Relating to people



What’s it about?
Redeployment is a book of short stories written by a former marine. All the stories are, in some ways, about adjusting to civilian life after being stationed in Iraq. The men live spartan lives, and their emotional landscapes have completely changed. The men who weren’t in combat feel less worthy than those who were.

Why should you read it?
I read Redeployment right after The Empathy Exams, and the juxtaposition was interesting. Redeployment hits some of the same themes: trying to figure out what it means to be a person, particularly after you’ve been asked to do some heroic but mentally unhealthy things. How do you get back to personhood? How do other people see you? Are they empathetic? Why or why not? It’s a compelling read.

Thoughtful feeling

the empathy exams


What’s it about?
The Empathy Exams is a series of personal essays – if they were strung into one, this would be a memoir. The first one is titled The Empathy Exams, and it’s about her job at a medical school. She’s required to portray different patients with different ailments and symptoms and willingnesses to talk about those symptoms. The medical students are required to talk to her to gather information to diagnose her, but also to improve their bedside manner. After the interviews, she has to grade them on, among other things, their empathy. Did the students make her feel like they felt her pain? She also gains a lot of insight into what empathy is. The rest of the essays in the book are about her putting herself into situations (or situations she’s already been in) and empathizing with the people around her. What can she learn about humanity?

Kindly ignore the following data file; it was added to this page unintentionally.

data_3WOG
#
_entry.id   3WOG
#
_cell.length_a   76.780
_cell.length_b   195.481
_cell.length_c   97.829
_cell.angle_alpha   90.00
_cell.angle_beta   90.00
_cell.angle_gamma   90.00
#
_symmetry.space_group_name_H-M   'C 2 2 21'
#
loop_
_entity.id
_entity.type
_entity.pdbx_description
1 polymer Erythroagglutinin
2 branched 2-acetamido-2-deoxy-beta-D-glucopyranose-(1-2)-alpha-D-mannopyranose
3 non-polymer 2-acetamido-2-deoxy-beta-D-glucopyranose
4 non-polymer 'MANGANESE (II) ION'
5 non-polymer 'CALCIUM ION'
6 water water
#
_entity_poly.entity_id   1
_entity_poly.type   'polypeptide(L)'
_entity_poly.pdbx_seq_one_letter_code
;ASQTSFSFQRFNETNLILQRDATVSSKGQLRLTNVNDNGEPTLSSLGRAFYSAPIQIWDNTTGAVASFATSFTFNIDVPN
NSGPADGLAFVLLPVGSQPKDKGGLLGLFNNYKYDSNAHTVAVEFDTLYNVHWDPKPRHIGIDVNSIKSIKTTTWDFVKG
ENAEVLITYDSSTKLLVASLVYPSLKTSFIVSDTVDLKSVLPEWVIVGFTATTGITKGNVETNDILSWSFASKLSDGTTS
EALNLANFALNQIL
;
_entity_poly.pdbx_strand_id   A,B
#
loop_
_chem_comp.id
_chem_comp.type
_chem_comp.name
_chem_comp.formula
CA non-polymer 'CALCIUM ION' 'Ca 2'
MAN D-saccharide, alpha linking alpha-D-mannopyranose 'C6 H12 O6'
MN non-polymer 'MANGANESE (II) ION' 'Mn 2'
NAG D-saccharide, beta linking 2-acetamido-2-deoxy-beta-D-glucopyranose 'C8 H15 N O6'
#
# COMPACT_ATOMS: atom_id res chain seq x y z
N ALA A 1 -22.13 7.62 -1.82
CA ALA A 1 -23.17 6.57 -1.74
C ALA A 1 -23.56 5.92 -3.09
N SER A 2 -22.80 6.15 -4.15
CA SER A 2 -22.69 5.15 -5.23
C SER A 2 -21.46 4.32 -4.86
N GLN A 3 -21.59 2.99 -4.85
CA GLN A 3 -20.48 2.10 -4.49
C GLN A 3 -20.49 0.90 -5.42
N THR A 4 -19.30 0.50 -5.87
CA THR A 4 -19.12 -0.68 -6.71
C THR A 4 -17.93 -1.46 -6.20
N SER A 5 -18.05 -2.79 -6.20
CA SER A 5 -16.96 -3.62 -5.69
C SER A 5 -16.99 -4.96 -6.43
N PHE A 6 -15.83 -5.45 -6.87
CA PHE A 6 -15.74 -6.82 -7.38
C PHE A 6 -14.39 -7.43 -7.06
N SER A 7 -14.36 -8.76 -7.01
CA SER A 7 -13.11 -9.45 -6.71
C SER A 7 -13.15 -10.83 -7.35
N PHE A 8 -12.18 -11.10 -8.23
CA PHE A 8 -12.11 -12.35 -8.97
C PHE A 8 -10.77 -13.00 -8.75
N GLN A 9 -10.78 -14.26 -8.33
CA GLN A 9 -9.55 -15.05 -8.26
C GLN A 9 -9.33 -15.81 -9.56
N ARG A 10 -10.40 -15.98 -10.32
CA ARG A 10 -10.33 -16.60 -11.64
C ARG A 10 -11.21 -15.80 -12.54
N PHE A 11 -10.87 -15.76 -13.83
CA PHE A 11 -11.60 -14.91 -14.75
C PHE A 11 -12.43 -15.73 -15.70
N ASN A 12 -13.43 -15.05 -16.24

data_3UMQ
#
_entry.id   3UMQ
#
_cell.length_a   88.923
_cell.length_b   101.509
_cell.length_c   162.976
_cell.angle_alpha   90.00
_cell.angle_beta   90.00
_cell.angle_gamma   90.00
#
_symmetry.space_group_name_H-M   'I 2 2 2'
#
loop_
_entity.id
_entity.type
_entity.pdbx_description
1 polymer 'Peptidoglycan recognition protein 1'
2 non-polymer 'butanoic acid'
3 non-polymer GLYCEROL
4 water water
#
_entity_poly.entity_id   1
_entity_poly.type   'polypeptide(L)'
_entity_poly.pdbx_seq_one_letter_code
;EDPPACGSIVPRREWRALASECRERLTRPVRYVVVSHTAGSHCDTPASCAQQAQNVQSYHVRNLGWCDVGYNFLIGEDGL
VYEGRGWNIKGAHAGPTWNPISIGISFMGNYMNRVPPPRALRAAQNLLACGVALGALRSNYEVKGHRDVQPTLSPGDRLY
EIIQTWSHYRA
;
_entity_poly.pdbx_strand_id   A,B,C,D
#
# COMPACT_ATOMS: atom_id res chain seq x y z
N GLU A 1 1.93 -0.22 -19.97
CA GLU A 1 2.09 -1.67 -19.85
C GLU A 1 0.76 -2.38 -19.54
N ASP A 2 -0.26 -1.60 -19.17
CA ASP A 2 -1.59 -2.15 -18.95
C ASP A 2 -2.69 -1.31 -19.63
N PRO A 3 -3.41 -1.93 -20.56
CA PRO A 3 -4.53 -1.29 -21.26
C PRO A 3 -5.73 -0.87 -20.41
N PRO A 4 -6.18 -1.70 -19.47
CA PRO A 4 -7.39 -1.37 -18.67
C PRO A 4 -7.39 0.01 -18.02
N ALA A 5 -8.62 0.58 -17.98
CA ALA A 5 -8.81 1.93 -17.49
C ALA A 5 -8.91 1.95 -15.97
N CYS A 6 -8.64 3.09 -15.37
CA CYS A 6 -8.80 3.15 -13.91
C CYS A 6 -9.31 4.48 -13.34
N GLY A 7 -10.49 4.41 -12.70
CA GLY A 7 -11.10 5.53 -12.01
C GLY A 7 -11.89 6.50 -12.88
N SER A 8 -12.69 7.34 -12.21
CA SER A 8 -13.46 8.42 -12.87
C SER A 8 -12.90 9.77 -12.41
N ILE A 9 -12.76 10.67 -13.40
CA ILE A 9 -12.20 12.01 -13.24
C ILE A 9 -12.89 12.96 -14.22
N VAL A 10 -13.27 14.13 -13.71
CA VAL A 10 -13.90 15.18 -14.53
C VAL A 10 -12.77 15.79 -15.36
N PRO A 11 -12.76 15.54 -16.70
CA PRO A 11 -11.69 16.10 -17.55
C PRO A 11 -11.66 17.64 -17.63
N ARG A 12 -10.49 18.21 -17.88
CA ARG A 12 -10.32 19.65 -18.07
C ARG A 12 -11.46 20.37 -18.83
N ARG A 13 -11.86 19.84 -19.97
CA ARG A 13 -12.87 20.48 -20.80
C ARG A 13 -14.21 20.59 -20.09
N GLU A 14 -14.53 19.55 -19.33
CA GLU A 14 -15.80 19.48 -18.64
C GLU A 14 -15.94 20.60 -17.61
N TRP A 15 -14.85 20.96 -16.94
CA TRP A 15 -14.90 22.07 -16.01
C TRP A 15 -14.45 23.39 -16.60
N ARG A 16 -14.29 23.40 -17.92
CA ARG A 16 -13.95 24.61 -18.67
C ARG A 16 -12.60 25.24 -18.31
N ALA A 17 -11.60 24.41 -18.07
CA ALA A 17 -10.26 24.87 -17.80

Why should you read it?
Because learning about people and sympathizing with people is a good thing. Seriously, The Empathy Exams is an eloquent exploration of what it means to be a person. The author does a good job at making you feel her apprehension at getting an abortion. She communicates the horror of living in a world where drug lords are fighting for territory. But it’s never too heavy. It’s thoughtful. I enjoyed it.